The National Telecommunications Commission (NTC) has started its crackdown on illegal radio stations while the Kapisanan ng mga Brodkaster ng Pilipinas (KBP), the association of the broadcast media in the Philippines, asked its Local Chapters nationwide to submit a list of suspected illegal stations in their areas.
Last July 8, NTC officers, accompanied by operatives of the Philippine National Police-Criminal Investigation Group (PNP-CIDG), inspected a suspected site of an illegal radio station at One South Triangle Building at the corner of Panay Avenue and Sgt. Esguerra Street in Quezon City. The NTC had earlier monitored broadcast signals on the unauthorized frequency of 107.9 MHz emanating from the building. Upon inspection, the NTC was able to identify broadcast equipment, including transmitting antennas and cables, headsets, radio receivers, and speakers.
NTC Commissioner Gamaliel Cordoba told members of the KBP during the association’s monthly meeting last July 17 that NTC will conduct similar actions in the provinces. He said that the Commission has already directed its regional officers to shut down illegally-operating stations in their areas. When told by some KBP members during told the commissioner that many of the illegal radio stations are owned by local politicians, Cordoba said that the NTC will go after them despite this and asked for KBP’s support in going after the illegal operators.
The KBP is now completing a list of suspected illegal stations based on reports from its Local Chapters. The list will be endorsed to the NTC for action.
Senator-elect Grace Poe Llamanzares told the Kapisanan ng mga Brodkaster ng Pilipinas (KBP) that she will support the passage of the Freedom of Information Bill (FOI) and possible amendments to the cybercrime law. Poe made this assurance during the meeting of the KBP last June 19.
The FOI was approved by the Senate last December 2012 but failed to pass the House of Representatives, The Cybercrime Prevention Act of 2012 was opposed by press freedom and civil rights advocates due to what they believe are onerous provisions. The Supreme Court had issued a temporary restraining order preventing the enforcement of the law following the filing of 15 petitions with the Court questioning its legelaity.
Poe also told the KBP that the media association can count on her support in the senate in media advocacies. Poe said, “I believe in free expression, of course with responsibility. We have to uphold the highest ethical standards which the KBP is promoting among its members.”
Election commissioners Grace Padaca and Louie Guia thanked the members of the Kapisanan ng mga Brodkaster ng Pilipinas (KBP) for their support in the conduct if the just-concluded mid-term elections. Padaca, a former broadcaster, and Guia, who was just appointed to the Commission on Elections (COMELEC), appeared as guests in the KBP’s General Membership meeting last May 22 at the Crown Plaza Hotel.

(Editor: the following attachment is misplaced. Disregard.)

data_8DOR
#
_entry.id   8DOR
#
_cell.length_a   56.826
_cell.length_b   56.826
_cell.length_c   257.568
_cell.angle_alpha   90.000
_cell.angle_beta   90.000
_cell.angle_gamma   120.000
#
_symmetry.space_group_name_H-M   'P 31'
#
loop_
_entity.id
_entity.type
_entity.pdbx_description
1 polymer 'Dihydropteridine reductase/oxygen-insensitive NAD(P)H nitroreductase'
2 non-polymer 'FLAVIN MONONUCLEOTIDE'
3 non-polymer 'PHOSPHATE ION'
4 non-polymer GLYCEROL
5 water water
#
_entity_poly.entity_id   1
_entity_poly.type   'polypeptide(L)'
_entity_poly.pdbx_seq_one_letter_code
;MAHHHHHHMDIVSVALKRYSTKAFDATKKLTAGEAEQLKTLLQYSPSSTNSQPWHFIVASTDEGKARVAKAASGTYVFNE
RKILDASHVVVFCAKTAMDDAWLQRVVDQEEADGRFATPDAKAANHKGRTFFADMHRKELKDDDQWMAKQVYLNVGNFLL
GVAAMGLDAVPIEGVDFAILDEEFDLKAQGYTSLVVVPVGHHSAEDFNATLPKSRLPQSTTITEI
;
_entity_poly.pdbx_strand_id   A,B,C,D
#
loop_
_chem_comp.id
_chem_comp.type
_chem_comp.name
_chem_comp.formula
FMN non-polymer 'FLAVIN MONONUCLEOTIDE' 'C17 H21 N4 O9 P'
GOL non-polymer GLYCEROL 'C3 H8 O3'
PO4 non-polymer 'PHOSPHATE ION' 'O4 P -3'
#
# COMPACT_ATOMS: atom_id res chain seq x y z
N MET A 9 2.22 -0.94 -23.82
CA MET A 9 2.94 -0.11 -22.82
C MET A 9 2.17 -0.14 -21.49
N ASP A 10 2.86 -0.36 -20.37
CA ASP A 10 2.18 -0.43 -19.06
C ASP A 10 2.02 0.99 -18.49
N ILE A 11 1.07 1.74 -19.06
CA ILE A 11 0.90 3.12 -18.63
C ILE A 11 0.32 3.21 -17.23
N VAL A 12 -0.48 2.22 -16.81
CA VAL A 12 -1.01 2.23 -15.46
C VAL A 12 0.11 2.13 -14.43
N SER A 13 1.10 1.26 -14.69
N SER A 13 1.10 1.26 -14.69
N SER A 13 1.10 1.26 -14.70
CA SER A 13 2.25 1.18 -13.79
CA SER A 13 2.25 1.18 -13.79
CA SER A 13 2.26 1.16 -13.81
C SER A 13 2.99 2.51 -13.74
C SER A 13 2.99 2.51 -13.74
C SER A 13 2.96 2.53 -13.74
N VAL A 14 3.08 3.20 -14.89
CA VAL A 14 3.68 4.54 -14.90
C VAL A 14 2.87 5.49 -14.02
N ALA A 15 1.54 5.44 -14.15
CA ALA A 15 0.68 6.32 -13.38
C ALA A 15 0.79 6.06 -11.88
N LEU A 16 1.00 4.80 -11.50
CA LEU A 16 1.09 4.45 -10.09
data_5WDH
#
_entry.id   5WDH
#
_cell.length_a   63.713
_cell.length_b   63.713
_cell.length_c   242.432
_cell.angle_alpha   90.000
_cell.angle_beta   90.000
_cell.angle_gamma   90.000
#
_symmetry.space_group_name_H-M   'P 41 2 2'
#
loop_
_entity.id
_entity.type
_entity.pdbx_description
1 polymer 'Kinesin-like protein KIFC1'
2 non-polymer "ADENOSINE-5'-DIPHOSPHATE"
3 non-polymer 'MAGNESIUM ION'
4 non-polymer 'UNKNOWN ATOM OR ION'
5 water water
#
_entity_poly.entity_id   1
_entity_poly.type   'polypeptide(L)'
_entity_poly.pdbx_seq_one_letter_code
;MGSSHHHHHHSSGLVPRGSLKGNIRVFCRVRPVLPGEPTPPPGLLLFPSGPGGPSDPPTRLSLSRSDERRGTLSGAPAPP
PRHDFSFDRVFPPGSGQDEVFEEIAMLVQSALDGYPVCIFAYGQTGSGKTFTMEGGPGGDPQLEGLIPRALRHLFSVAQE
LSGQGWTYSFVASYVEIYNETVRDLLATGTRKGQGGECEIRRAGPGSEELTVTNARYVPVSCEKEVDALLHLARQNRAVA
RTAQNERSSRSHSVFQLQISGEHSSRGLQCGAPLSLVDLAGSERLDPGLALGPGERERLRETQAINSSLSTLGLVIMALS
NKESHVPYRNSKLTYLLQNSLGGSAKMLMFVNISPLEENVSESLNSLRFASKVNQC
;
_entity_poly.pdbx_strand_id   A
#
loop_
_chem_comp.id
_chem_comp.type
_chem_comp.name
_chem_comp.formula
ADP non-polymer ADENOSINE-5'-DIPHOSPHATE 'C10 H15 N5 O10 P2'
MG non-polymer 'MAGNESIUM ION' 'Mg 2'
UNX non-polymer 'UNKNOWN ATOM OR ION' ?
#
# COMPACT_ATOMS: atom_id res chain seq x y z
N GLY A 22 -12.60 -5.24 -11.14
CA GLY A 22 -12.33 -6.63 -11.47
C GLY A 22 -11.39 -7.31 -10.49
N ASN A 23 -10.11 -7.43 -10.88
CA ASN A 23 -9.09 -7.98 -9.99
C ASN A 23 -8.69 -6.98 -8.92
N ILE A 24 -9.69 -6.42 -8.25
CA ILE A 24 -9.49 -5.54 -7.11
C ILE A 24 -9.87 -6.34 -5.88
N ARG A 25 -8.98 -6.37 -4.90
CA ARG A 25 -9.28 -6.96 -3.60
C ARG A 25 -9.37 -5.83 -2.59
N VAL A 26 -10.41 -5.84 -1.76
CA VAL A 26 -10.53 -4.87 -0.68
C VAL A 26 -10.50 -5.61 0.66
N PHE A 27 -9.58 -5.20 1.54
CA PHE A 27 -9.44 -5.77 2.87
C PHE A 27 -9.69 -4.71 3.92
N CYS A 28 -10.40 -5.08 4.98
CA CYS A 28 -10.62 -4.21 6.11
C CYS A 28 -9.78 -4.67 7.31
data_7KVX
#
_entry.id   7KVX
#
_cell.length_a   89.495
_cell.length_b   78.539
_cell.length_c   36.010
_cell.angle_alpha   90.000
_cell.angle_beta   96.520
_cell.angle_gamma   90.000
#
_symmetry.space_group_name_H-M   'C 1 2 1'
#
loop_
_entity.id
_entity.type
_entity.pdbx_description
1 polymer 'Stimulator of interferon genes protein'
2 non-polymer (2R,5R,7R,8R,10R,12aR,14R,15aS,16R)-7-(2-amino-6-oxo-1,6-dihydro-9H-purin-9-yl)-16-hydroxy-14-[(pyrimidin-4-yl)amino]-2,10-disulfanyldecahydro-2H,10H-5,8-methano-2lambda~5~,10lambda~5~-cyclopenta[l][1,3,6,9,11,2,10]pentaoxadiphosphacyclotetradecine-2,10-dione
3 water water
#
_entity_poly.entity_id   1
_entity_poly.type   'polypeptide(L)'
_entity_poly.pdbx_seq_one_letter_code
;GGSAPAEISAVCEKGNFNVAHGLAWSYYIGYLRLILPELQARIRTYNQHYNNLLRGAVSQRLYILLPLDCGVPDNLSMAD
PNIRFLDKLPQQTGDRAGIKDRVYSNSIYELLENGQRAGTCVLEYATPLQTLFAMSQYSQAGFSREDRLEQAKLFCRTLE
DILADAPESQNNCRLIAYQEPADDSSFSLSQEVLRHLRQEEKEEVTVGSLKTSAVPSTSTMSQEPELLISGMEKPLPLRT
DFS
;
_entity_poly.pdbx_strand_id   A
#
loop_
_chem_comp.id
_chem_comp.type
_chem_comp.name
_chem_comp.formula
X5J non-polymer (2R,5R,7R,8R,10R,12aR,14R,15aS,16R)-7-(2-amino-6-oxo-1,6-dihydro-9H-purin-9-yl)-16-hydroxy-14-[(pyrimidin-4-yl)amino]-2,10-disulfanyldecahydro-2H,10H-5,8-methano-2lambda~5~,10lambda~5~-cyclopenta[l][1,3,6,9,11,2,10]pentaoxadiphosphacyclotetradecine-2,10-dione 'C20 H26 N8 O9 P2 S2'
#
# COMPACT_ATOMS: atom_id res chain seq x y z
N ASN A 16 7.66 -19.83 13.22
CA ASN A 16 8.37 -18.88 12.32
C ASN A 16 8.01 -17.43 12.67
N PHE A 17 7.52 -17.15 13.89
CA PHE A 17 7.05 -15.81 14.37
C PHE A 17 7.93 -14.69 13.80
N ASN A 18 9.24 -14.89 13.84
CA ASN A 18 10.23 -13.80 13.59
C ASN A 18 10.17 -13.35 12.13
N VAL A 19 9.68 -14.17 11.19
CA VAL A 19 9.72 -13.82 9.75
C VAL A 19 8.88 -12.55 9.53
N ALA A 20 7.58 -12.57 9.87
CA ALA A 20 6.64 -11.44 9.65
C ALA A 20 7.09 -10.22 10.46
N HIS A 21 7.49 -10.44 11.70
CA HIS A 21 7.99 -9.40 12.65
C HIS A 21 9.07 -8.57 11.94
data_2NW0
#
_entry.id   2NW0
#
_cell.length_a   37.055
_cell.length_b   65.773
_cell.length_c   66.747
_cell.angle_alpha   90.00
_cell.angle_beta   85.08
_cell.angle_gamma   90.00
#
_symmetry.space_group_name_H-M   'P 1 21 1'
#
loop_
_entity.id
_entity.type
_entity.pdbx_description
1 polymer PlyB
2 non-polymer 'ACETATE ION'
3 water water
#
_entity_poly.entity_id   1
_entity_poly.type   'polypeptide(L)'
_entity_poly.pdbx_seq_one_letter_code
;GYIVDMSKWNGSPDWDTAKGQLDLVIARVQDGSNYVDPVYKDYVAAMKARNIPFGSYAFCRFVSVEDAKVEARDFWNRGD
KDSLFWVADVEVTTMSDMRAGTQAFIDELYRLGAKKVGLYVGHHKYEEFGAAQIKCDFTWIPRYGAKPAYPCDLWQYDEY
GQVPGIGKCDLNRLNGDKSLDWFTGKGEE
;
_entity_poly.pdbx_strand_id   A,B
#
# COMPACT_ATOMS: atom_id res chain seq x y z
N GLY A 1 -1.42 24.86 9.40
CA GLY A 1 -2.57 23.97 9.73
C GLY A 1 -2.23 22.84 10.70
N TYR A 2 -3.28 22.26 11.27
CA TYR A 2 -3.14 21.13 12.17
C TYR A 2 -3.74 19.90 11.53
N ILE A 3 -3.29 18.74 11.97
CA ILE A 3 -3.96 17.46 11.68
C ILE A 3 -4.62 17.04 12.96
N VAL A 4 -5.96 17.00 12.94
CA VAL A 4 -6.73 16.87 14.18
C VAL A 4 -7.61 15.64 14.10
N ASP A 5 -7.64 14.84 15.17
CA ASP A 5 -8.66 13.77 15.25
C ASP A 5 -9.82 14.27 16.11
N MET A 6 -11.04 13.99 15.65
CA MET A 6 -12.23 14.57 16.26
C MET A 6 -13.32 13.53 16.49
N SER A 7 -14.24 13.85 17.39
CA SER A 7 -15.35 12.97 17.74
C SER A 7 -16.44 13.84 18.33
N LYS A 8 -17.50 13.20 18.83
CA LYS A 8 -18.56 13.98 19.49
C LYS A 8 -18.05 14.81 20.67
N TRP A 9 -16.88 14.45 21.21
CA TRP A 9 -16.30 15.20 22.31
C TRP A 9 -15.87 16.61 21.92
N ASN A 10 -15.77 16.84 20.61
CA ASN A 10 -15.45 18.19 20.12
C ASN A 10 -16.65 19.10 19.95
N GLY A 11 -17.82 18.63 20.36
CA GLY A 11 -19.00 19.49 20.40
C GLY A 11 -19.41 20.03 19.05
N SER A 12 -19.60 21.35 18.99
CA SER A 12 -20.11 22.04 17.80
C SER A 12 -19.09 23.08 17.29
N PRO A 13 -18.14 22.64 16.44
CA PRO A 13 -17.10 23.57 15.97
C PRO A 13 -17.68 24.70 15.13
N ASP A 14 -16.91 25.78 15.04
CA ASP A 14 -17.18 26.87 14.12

Padaca said that despite although the COMELEC and the KBP’s were at odds with each other on the limits on political ads, the broadcast media continued to come out with public service messages encouraging the people to go out and vote and informing the public on the election rules and resolutions promulgated by the COMELEC.
Guia also lauded the role of the media in disseminating important information on the election to ensure transparency and honesty. He said that the COMELEC and the broadcasting community are partners in bringing about clean and honest elections. He said: “Whatever the shortcomings of the COMELEC in the last elections, these should be studied so that the partnership between COMELEC and broadcast media can be improved.”
Answering questions from KBP members, Padaca and Guia clarified issues arising out of the 2013 elections. The following is a rundown.
1. On the reported failure of Precinct Count Optical Scan (PCOS) machines to transmit the election returns.
Guia said the failure to transmit by some PCOS machines was not due to defects in the machines themselves but due either to weak signal or someone blocking the signal. (Note: Both Globe Telecom and the Philippine Long Distance Telephone Co. disputed the claim).
2. On alleged switching of compact flash (CF) cards.
Guia said it’s not possible for CF cards to be switched because the counting process is open to the public. He said that the removal and transfer of CF cards from one PICOS machine can be observed by everyone. He also said that the CF cards are encrypted with an electronic security protection and only CF cards coming from the PICOS machine can be transmitted and recognized by the canvassing machine.
The Kapisanan ng mga Brodkaster ng Pilipinas (KBP), the association of the broadcast media in the Philippines, celebrates its 40th anniversary this month. The KBP was founded by private broadcasters in 1973, during the period of martial law, to give the broadcast media a unified voice. It underwent several transformations along with the political changes in the country and weathered controversies involving the broadcast media, of which it is today its staunch defender and advocate.